# Cardinality Of Set Where No Sum Of Elements Equals Some $k$

What is the greatest cardinality of a set $$S$$ of positive integers strictly less than $$k$$ such that no subset of $$S$$ sums to $$k$$, in terms of $$k$$?

I worked this out for small values of $$k$$, and realized that a lower bound for the cardinality of $$S$$ is $$\lfloor \frac{k}{2} \rfloor$$, as one can select $$S$$ to be the set of integers $$n$$ such that $$\frac{k}{2} \le n \lt k$$ (and then any value of $$n \lt \frac{k}{2}$$ would have a corresponding element of $$S$$ equal to $$k-n$$ for which the sum is $$k$$), but I want to know if there is a better bound, and if so, how to show that it holds. (For the record, I don’t think that one exists, but I don’t know how to prove that.)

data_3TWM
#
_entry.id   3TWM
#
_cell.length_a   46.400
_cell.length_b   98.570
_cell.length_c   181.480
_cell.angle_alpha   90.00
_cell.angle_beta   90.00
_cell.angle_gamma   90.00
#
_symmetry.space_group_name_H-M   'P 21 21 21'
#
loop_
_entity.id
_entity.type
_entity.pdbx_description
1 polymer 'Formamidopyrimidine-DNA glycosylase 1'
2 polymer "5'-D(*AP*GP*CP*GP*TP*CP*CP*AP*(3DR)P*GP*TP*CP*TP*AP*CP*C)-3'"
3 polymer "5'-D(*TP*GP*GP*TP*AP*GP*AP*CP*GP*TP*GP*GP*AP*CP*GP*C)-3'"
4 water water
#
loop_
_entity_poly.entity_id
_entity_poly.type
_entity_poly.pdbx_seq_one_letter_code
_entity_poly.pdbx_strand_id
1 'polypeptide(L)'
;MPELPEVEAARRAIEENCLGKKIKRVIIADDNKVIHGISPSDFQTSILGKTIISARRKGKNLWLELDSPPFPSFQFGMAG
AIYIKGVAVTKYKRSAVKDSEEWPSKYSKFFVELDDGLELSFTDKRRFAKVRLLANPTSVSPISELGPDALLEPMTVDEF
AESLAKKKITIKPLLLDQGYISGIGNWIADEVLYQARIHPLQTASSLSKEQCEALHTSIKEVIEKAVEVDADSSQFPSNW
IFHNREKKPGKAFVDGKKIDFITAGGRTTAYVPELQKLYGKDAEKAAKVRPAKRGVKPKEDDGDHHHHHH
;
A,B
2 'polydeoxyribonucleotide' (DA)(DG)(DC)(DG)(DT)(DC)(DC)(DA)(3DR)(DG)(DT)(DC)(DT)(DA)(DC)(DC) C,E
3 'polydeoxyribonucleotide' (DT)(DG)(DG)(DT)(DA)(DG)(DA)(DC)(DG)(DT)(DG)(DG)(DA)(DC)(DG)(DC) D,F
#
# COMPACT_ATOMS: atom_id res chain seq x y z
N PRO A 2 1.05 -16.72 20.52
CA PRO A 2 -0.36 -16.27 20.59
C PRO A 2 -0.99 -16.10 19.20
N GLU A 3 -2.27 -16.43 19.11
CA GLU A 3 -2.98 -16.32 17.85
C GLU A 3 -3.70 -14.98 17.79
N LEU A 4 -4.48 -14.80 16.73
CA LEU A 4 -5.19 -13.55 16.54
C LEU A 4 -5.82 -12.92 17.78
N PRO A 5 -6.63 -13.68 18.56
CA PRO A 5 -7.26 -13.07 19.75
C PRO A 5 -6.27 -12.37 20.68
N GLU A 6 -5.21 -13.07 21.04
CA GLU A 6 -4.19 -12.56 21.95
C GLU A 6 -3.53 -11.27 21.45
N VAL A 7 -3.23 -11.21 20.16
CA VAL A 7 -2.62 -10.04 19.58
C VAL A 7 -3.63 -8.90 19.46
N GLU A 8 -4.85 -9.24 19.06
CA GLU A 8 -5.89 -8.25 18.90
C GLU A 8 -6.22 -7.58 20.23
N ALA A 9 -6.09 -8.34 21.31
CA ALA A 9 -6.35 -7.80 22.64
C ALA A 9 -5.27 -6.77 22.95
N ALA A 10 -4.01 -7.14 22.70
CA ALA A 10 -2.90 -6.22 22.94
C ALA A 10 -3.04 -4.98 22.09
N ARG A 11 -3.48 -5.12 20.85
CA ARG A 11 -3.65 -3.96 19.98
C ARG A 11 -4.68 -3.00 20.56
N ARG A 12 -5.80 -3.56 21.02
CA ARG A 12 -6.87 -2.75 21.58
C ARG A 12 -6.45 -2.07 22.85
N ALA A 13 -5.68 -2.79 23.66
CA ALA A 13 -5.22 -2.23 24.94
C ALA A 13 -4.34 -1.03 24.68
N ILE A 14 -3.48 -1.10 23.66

• Ignoring rounding, there are about $\frac k2$ pairs which sum to $k$. You can't choose both members from any pair, so... – lulu Oct 6 at 21:22
• Can you improve your problema statement, please? "$\forall A\subset S: ~ \sum_{i\in A} i \neq k$ ...." or " $\sum_{i\in S} i\neq k$" ? – Alexandre Frias Oct 6 at 22:01
• For some set of numbers less than $k$, no subset of that set sums to $k$. Is that clear? – Lieutenant Zipp Oct 6 at 23:26